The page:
Forgiving Children is Easier Than Forgiving Ourselves.
When our children become teenagers, every day is a chance to forgive them their human imperfections. The lost jackets and phones and textbooks. The ugly words said in anger or frustration. The mess they leave in their wake. The bad grades or missing assignments or lies told in desperation. There is so much to forgive, even as we maintain their boundaries and reinforce the rules of decent human behavior.
Like artists who trust the messy process of creating a masterpiece, we know we must make peace with our children's imperfections. It's not always easy, but in general, we get the concept. We try to forgive our children the awkward fits and starts they will make as they emerge from the cocoon of adolescence into the fully realized wings of their adulthood. Forgiveness. Yes. Imperfection. Yes. These are the lullabies we sing to ourselves when things get really ugly during the teenaged years.
Parents Get Lots of Practice.
It's more difficult to forgive ourselves. Lucky for all parents of teenagers, Mother Nature affords us an excellent opportunity to practice. She gives us teenagers who resent our very identities, who will often tell us exactly how lame we are, who cause us to question the core of our value (if we let them).
Here's the truth: parents, we cannot win. No matter how hard we try, no matter the purity of our intentions or the pedigree of the parenting advice we read, we will mess it up. One example gets at the core of the issue. I give you:
Conditional vs. Unconditional Love: A Study in Why Parents Cannot Win
Some children (and adults) are truly wounded by a sense of conditional love from their parents. We know many people who live in fear of failing, who shuffle under the weight of parental expectations. They fear no one really knows them. These souls seek to be good enough--or accomplished enough or beautiful enough--to earn the love they seek.
On the other hand, I know just as many teenagers (and adults) struggling with unconditional love. These people reject praise and are suspicious of compliments; they fear no one really knows them. They resent the parents (or others) who have told them they're great, no matter what. Often, these young people cultivate oppositional identities, act out in secret, or lose a sense of their own value. They do not trust an all-forgiving, all-encompassing, always-there love--perhaps because they feel they have not earned it.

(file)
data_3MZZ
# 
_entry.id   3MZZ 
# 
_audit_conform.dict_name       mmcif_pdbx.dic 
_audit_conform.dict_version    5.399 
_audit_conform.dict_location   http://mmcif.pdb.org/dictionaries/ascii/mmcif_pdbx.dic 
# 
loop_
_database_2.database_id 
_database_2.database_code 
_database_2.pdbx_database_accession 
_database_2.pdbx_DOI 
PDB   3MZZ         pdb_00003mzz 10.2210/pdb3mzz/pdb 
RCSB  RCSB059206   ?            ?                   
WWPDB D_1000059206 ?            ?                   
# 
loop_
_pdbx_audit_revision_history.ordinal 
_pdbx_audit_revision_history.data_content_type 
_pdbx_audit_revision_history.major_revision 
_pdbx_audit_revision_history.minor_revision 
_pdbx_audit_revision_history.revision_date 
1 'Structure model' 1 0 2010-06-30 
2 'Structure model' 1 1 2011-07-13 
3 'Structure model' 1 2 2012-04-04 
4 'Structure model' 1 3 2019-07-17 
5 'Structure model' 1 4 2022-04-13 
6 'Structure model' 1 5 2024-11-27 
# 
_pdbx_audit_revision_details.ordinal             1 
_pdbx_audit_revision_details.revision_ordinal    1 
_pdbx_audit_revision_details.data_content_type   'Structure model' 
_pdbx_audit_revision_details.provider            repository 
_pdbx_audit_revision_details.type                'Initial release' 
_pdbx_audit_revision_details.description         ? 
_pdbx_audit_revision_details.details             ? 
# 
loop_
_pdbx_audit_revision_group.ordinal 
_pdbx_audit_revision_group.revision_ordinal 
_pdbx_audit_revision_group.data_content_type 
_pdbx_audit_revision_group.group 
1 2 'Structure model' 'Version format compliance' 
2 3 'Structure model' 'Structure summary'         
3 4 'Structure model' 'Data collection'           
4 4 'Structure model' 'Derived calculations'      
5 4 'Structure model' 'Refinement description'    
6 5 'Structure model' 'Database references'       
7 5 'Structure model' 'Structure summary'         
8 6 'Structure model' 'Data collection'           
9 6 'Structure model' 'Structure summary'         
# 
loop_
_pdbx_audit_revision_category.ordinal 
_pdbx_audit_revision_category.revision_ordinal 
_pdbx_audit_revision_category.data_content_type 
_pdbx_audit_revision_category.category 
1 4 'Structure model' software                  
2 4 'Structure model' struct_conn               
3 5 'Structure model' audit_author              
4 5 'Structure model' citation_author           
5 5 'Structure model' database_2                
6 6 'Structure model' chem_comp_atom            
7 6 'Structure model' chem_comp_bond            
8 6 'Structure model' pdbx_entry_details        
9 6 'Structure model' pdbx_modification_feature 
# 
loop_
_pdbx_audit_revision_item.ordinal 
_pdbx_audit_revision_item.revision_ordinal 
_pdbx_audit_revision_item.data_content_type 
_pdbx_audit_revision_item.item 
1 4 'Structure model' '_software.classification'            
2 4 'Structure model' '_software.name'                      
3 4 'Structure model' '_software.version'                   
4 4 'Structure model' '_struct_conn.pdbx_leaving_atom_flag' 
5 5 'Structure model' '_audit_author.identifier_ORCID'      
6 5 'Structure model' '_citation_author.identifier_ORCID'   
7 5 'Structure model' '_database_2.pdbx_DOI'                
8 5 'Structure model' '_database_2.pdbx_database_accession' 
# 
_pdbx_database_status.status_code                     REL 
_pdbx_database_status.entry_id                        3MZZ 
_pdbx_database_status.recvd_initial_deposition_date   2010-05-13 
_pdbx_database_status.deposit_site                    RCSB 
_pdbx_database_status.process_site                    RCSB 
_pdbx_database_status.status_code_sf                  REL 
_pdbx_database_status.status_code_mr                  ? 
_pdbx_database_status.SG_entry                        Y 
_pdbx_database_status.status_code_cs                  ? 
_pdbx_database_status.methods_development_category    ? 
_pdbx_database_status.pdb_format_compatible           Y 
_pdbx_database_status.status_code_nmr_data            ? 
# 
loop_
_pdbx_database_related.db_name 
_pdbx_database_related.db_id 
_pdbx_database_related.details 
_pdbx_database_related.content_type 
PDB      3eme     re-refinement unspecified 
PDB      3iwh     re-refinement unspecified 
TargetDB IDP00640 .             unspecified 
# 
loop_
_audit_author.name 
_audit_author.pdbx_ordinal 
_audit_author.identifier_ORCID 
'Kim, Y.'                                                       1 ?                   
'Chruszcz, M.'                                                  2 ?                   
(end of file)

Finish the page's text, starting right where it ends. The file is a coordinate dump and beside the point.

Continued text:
Sometimes, the two examples above come from the very same families. The same parents, apparently identical upbringings, but opposite results.
Parents, we cannot win.
Do we throw our hands up and stop trying? Do we throw the teenager out with the filthy bathwater? Of course not. But it helps to know: until further notice, while raising our children, we are stuck between a rock and a hard place. Nothing we do will be perfect; we cannot manufacture an upbringing guaranteed to save our children from strife.
Between the Devil and the Deep Blue Sea: Chart a Careful Course.
What can we do? Start by forgiving ourselves--for not knowing how to do better, for failing to do our best sometimes--the way we would want our children to forgive themselves. Let us adopt the attitude of the artist, who trusts the imperfect process as well as the unique product. An artist's worst mistake is to let outside criticism alter the interior vision or the creative process. An artist knows imperfections can produce pure genius.
How can parents stay true to our course? Always, in every situation, get some distance and give yourself a wake-up call: KNOW-PROTECT-HONOR. Do I KNOW what's going on with this kid? Must I PROTECT this kid from any real and present danger? Can I HONOR this kid's unique process of growing up? If you are satisfied with your answers, trust the messy process, unfurl your sails, and carry on. You'll find the best course for you and your family. It will be rough, but it will be okay.
And If You Still Feel Guilty, Do This:
Forgive yourself like our new role model the artist, and if that doesn't work, put a little extra money aside each month for your child's eventual therapy. It may assuage some of the guilt you can't help feeling about how much you're screwing it up.
And--because sometimes good music helps us be more gentle with ourselves--listen as Mick and Keith lament our most ancient, human position: